These and other aspects will now be described in detail with reference to the accompanying drawings, wherein:
  • [0008]
    FIG. 1 shows a block diagram of a identification system of this type.
  • [0009]
    FIG. 2 shows a flowchart of company vectors;
  • [0010]
    FIG. 3 shows forming the vectors; and
  • [0011]
    FIG. 4 shows a flowchart of updating the reference faces.
  • DETAILED DESCRIPTION
  • [0012]
    A brute force method of comparing the query to the enrollment database simply compares the query face against each database entry, one after another. The query may be mathematically compared against the database to find entries in the database, for example, with least mean squares differences less than a specified amount.
  • [0013]
    Such a method may become extremely computationally intensive, especially for large databases. The computational complexity is proportional to the number of entries in the database. This causes the search time to scale in proportion to the number of entries in the database. The disclosed embodiments address this issue.
  • [0014]
    An embodiment is shown in FIG. 1. An enrollment database 100 is shown, connected to a 3-D image obtaining part 110 and a user interface part that allows entering identification information associated with the enrollees in the database. The 3-D imaging part may be a laser scanner or stereo camera system. The enrollment database 100 also stores classification information 101 associated with at least a plurality of the entries in the database. Another 3D scanner 120 is located in a location to receive the subject query, that is the query of the person whose identification is to be obtained. The information from both the enrollment database and from the query is coupled to a computer 130 which compares the enrollment and query. The computer or computers used therein can be any kind of processor or computer of any type.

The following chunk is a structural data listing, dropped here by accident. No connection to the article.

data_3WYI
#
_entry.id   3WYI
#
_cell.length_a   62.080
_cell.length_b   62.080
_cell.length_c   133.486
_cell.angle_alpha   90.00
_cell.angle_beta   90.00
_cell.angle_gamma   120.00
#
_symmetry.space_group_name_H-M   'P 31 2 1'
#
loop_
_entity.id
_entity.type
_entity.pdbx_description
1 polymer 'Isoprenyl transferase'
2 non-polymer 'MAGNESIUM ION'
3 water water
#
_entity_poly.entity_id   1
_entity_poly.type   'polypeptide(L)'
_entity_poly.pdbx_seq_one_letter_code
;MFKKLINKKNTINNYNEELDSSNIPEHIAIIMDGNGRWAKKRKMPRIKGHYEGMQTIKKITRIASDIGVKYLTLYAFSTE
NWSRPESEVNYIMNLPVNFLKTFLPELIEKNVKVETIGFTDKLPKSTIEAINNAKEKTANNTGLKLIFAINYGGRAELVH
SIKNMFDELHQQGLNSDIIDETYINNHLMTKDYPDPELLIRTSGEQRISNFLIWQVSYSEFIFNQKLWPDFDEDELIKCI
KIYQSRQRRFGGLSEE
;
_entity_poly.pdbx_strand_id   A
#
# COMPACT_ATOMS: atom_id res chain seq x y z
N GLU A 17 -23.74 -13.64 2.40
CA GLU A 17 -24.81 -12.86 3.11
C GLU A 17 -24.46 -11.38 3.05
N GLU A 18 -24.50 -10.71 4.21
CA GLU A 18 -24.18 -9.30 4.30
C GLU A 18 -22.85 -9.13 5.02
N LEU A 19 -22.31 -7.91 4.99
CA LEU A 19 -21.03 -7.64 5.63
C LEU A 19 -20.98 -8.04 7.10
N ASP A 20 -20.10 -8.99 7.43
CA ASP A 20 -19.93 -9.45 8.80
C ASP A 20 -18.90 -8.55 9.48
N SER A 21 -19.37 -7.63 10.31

• [0015]
    FIG. 2 shows a flowchart of operation of how the models are compared. The flowchart may be executed on multiple different computers.
  • [0016]
    At 200, models in the database are converted into an n dimensional classification vector. This conversion needs to be done only once for each model. The query face is similarly vectorized at 210. Each of the “vectors” represents individual characteristics of the face. At 220, the classification vectors are compared. These classification vectors are smaller than the original 3D models, and hence have less data, and can be compared much faster than the original models. The closest matches are identified at 230.
  • [0017]
    At 240, the closest matches are robustly rechecked, using the complete 3 dimensional model check. The vectors can be compared much faster than the complete model with a comparable overall accuracy for the system. The computationally intensive complete comparision is carried out for only the small subset of the database that is identified as matched.
  • [0018]
    The models are formed as shown in the flowchart of FIG. 3. At 300, a set of reference 3-D models are obtained. The set of reference 3 D models are used for comparison to the enrollment and query models. An optimal set of reference 3-D models may be obtained in various ways, one of which is simply by trial and error. In the embodiment, the models may be selected in a way that allows each of a number of different kinds of face shapes to be accommodated by one of the models.
  • [0019]
    At 310, the 3-D face model is compared with the 3 D models according to multiple, here N, specified criteria. Each criterion produces a score. There are N criteria, each forming a dimension of the vector. Each comparison may be, for example, an alignment. The 3-D face model of interest is aligned with each of the reference models using an alignment algorithm. One example alignment technique is The patent applications noted above. The alignment is then used to form at least one dimension of the vector.
  • [0020]
    The vector includes distance scores that are extracted from each alignment. This can be a least means squares relation between the full face shapes. Alternatively, this may use a more refined subdivision of the three dimensional face model into regions which provide a more detailed differentiation of facial shape. Certain reference models may have more definition in nose area, eyes or head and the like. For example, one model or set of models may be only for specific comparision with specific areas.
  • [0021]
    A dimension of the vector is built from the differences at 315. Each area computed after alignment and each 3-D reference model provides a distance score as a floating-point number. The distance scores collectively form an N dimensional vector. For example, if 4 reference face models are used to compare 7 local areas per face, then a 28 dimensional vector is obtained at 320.